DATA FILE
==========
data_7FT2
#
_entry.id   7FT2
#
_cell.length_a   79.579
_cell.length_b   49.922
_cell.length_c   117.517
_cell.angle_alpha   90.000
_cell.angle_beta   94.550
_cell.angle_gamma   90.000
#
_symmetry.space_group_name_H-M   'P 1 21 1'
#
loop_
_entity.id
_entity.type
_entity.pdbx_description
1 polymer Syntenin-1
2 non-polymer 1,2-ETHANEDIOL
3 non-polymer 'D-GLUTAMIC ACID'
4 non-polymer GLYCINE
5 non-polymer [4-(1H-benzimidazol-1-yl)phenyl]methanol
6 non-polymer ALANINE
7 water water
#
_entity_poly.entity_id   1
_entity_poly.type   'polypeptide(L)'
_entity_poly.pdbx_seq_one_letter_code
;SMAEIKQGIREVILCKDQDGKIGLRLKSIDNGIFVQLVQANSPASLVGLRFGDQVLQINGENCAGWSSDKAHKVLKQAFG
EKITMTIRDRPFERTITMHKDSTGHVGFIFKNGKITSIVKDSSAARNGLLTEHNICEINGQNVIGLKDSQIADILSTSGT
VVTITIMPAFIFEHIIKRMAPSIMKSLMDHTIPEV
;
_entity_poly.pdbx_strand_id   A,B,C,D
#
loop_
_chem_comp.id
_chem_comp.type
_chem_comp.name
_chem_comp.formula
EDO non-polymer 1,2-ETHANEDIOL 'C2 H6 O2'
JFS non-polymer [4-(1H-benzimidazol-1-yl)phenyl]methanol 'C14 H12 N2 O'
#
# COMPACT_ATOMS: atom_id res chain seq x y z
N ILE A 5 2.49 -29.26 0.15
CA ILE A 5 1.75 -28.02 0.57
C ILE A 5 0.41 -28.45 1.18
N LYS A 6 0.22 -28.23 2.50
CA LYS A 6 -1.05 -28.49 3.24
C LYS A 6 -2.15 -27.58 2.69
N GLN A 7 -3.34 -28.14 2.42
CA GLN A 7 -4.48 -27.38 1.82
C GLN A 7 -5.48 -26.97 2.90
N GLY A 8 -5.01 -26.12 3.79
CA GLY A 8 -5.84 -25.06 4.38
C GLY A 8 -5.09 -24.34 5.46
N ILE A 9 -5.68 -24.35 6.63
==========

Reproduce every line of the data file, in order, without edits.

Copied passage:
data_7FT2
#
_entry.id   7FT2
#
_cell.length_a   79.579
_cell.length_b   49.922
_cell.length_c   117.517
_cell.angle_alpha   90.000
_cell.angle_beta   94.550
_cell.angle_gamma   90.000
#
_symmetry.space_group_name_H-M   'P 1 21 1'
#
loop_
_entity.id
_entity.type
_entity.pdbx_description
1 polymer Syntenin-1
2 non-polymer 1,2-ETHANEDIOL
3 non-polymer 'D-GLUTAMIC ACID'
4 non-polymer GLYCINE
5 non-polymer [4-(1H-benzimidazol-1-yl)phenyl]methanol
6 non-polymer ALANINE
7 water water
#
_entity_poly.entity_id   1
_entity_poly.type   'polypeptide(L)'
_entity_poly.pdbx_seq_one_letter_code
;SMAEIKQGIREVILCKDQDGKIGLRLKSIDNGIFVQLVQANSPASLVGLRFGDQVLQINGENCAGWSSDKAHKVLKQAFG
EKITMTIRDRPFERTITMHKDSTGHVGFIFKNGKITSIVKDSSAARNGLLTEHNICEINGQNVIGLKDSQIADILSTSGT
VVTITIMPAFIFEHIIKRMAPSIMKSLMDHTIPEV
;
_entity_poly.pdbx_strand_id   A,B,C,D
#
loop_
_chem_comp.id
_chem_comp.type
_chem_comp.name
_chem_comp.formula
EDO non-polymer 1,2-ETHANEDIOL 'C2 H6 O2'
JFS non-polymer [4-(1H-benzimidazol-1-yl)phenyl]methanol 'C14 H12 N2 O'
#
# COMPACT_ATOMS: atom_id res chain seq x y z
N ILE A 5 2.49 -29.26 0.15
CA ILE A 5 1.75 -28.02 0.57
C ILE A 5 0.41 -28.45 1.18
N LYS A 6 0.22 -28.23 2.50
CA LYS A 6 -1.05 -28.49 3.24
C LYS A 6 -2.15 -27.58 2.69
N GLN A 7 -3.34 -28.14 2.42
CA GLN A 7 -4.48 -27.38 1.82
C GLN A 7 -5.48 -26.97 2.90
N GLY A 8 -5.01 -26.12 3.79
CA GLY A 8 -5.84 -25.06 4.38
C GLY A 8 -5.09 -24.34 5.46
N ILE A 9 -5.68 -24.35 6.63